American Foundation for Equal Rights

Los Angeles Times: Homosexuality and the law

In striking down Proposition 8, U.S. District Chief Judge Vaughn R. Walker penned an opinion that was heavy on findings of fact. In eloquent detail, he described the evidence presented at trial, and the utter lack of evidence for any of the arguments used to deny marriage to gay and lesbian couples. Though higher courts may overturn Walker’s conclusions, the facts laid out should remain an important part of any future legal considerations.

But tucked away in the opinion is something else that could carry weight not only in this lawsuit, as it moves through the courts, but in other same-sex marriage cases and debates about the rights of gays and lesbians. It is a brief statement addressing whether homosexuals should be regarded as the kind of minority group that deserves special protection by the courts under the 14th Amendment of the Constitution.

“The trial record shows that strict scrutiny is the appropriate standard of review to apply to legislative classifications based on sexual orientation,” Walker wrote. “All classifications based on sexual orientation appear suspect.”

What the legalese refers to is that laws affecting certain minority groups are held to a higher standard by the courts — a standard known as strict scrutiny — when they are challenged as discriminatory.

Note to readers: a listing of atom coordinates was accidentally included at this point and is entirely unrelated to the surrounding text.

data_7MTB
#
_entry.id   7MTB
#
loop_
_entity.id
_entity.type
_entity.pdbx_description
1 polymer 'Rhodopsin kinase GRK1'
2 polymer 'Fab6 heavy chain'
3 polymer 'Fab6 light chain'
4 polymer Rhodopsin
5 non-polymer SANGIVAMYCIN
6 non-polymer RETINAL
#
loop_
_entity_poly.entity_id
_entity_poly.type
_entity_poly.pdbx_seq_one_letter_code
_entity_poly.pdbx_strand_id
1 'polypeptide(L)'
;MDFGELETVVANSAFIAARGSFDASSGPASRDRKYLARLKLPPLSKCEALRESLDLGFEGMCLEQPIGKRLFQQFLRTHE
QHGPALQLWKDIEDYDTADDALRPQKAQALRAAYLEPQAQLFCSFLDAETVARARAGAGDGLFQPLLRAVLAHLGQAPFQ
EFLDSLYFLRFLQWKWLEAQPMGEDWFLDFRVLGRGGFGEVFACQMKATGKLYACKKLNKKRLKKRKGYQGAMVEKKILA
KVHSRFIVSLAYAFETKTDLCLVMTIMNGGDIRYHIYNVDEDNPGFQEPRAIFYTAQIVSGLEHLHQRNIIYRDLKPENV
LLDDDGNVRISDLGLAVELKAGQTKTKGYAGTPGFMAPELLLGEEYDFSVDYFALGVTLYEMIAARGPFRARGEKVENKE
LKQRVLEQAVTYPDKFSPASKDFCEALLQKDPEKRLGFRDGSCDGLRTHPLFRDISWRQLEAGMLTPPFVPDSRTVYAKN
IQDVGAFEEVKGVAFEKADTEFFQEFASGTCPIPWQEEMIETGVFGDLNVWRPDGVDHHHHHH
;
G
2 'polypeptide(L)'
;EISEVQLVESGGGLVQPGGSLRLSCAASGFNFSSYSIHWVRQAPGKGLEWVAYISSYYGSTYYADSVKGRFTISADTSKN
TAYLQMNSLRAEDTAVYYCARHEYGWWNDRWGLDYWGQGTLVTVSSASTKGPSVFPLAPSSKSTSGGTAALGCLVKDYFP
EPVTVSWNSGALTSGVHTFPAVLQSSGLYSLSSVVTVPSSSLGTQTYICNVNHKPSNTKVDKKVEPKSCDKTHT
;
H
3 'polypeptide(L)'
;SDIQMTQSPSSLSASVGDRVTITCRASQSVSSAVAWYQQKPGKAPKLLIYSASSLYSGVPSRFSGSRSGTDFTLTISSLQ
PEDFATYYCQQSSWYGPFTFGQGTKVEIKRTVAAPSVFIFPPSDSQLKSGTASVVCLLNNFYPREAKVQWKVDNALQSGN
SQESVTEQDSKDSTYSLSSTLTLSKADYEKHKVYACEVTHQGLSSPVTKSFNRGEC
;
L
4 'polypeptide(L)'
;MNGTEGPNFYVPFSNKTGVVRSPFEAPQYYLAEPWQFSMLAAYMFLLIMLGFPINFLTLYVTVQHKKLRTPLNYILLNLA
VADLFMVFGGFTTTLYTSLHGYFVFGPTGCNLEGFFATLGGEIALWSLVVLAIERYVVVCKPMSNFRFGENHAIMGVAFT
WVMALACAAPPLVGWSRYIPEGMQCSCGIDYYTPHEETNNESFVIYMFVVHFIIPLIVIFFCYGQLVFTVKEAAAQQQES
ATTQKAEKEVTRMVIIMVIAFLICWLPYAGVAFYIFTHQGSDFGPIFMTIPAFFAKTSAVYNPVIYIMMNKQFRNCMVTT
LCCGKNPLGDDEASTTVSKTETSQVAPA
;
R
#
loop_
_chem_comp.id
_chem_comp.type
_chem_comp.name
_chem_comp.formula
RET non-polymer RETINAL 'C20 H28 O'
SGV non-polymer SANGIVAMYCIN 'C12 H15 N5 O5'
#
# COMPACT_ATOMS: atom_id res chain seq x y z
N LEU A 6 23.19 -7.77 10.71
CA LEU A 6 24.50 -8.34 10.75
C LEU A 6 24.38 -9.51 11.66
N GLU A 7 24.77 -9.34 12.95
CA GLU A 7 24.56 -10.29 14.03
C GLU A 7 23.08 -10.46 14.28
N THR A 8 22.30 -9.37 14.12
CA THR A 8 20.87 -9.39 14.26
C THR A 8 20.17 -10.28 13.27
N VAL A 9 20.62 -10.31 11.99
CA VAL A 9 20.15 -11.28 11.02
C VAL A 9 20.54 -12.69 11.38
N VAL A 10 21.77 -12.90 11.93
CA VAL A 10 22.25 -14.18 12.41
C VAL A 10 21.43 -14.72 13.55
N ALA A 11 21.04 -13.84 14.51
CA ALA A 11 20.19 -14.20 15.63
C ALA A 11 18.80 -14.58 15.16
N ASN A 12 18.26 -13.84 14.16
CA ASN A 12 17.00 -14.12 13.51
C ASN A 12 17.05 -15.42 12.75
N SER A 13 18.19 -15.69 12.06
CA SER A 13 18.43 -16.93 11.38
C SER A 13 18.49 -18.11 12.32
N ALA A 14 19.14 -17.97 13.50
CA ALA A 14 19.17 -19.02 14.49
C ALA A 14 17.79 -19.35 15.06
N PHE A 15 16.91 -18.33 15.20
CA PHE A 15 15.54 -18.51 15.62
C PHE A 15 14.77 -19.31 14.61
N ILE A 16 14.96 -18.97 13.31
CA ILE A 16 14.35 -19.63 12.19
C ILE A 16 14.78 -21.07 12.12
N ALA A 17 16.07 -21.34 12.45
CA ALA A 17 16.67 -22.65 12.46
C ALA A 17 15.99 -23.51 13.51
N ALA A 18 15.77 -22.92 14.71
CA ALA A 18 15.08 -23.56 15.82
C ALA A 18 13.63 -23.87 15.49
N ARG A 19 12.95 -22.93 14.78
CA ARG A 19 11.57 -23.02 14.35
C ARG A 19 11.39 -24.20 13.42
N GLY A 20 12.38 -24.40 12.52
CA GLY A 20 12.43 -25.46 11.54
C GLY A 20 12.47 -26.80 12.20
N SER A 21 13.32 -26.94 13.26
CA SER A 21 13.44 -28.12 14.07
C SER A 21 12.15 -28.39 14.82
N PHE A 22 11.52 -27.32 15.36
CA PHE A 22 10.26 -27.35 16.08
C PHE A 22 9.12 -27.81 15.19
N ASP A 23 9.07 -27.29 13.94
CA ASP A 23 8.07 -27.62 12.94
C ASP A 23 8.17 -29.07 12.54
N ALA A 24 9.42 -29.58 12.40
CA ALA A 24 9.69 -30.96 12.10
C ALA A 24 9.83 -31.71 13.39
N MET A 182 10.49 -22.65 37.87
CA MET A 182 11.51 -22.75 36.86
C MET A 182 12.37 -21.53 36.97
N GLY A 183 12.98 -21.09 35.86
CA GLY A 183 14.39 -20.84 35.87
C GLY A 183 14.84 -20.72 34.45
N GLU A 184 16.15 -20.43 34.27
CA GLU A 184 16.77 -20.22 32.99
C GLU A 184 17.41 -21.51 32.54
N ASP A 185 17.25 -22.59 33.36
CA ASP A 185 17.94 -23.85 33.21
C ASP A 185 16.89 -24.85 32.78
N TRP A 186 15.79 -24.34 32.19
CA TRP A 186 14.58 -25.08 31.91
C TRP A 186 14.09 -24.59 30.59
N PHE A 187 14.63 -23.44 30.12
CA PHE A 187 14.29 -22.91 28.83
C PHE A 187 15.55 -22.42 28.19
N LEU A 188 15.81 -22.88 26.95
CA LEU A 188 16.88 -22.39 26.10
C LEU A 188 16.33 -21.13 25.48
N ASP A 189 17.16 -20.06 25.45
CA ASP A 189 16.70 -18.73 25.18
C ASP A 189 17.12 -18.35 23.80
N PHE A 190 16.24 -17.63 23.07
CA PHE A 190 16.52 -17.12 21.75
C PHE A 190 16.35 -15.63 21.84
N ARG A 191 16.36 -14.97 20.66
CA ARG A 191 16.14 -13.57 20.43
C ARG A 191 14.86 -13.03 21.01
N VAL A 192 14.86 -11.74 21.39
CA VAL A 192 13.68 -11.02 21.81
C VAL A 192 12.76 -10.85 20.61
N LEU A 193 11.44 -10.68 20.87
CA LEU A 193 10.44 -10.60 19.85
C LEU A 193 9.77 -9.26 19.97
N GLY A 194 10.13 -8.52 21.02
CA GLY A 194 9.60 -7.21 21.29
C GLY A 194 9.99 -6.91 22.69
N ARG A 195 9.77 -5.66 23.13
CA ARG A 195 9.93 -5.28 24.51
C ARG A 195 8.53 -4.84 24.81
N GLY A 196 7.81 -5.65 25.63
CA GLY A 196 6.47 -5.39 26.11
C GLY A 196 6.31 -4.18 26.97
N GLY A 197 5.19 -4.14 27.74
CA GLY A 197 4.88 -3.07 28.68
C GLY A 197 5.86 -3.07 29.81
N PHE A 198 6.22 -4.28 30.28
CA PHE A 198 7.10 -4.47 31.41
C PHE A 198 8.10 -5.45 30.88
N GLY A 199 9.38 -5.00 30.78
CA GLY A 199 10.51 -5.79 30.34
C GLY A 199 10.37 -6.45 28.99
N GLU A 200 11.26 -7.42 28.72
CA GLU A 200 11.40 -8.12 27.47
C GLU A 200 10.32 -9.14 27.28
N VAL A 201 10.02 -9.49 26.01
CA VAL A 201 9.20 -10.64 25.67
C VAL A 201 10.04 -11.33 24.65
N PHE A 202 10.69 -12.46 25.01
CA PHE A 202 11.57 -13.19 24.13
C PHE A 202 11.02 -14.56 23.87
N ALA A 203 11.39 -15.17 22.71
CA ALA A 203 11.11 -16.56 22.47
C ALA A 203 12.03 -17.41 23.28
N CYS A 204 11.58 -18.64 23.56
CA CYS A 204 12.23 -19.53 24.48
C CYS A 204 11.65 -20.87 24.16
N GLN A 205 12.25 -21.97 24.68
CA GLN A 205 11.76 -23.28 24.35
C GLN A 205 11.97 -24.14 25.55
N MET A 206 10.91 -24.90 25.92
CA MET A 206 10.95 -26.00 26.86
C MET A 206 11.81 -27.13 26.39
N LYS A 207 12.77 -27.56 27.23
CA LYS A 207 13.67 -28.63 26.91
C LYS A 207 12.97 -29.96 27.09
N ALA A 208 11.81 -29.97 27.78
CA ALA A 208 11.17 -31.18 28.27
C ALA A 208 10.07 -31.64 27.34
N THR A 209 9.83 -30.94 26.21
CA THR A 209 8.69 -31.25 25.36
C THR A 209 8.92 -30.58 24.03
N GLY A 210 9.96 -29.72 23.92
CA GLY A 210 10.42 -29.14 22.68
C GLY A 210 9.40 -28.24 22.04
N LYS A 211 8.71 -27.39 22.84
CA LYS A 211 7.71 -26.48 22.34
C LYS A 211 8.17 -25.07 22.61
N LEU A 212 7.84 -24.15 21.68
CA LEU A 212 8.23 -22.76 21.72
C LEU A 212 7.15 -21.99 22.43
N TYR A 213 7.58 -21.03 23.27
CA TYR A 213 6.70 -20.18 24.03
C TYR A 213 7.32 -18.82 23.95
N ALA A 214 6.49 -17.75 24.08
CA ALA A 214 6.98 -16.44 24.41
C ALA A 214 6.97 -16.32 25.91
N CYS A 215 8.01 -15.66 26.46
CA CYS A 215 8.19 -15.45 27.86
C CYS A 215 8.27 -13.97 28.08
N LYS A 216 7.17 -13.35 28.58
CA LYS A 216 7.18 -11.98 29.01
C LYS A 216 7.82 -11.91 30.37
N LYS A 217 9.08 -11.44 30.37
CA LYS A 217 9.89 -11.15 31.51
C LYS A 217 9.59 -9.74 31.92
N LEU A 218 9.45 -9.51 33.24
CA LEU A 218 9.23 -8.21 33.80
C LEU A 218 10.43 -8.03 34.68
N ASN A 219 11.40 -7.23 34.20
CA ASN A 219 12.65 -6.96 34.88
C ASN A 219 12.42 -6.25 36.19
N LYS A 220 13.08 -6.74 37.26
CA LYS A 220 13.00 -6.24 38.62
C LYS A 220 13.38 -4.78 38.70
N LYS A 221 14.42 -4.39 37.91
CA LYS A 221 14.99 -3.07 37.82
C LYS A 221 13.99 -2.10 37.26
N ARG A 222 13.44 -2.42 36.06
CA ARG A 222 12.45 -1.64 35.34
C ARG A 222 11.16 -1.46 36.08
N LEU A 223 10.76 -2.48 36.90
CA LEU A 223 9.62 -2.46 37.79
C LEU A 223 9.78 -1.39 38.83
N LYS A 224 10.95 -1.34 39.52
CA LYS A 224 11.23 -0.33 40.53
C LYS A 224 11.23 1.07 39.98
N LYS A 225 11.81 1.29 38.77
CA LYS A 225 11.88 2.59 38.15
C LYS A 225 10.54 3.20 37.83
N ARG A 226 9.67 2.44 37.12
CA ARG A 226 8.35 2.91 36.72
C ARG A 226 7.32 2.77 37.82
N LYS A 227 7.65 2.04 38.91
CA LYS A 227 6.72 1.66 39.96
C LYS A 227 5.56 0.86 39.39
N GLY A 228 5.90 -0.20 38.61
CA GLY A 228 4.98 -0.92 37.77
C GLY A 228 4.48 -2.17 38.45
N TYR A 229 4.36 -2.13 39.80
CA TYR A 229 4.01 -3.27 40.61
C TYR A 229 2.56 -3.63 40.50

The standard applies to laws affecting minority groups that fall within “suspect classifications,” but the courts have not been entirely clear about the criteria for receiving this special protection. They have said, among other things, that such groups must have been historically targeted by discrimination; must be a “discrete” and “insular” community; must be a minority because of an unchangeable characteristic; and must have lacked the power to protect themselves using the political process. Groups don’t necessarily have to meet all four, and other factors could be considered. Among the classifications that have qualified for this protection are race and national origin. Could the same apply to sexual orientation?

We think so. There is no doubt that gays and lesbians have historically been singled out for discrimination, to the point that until relatively recently, most were too afraid of the repercussions to reveal information about their sexuality. The vitriol hurled their way during the marriage debate only adds to the evidence. As a result, they have formed a community that is, in many ways, insular and that certainly is seen as a separate, distinctive group.

Read the full piece here.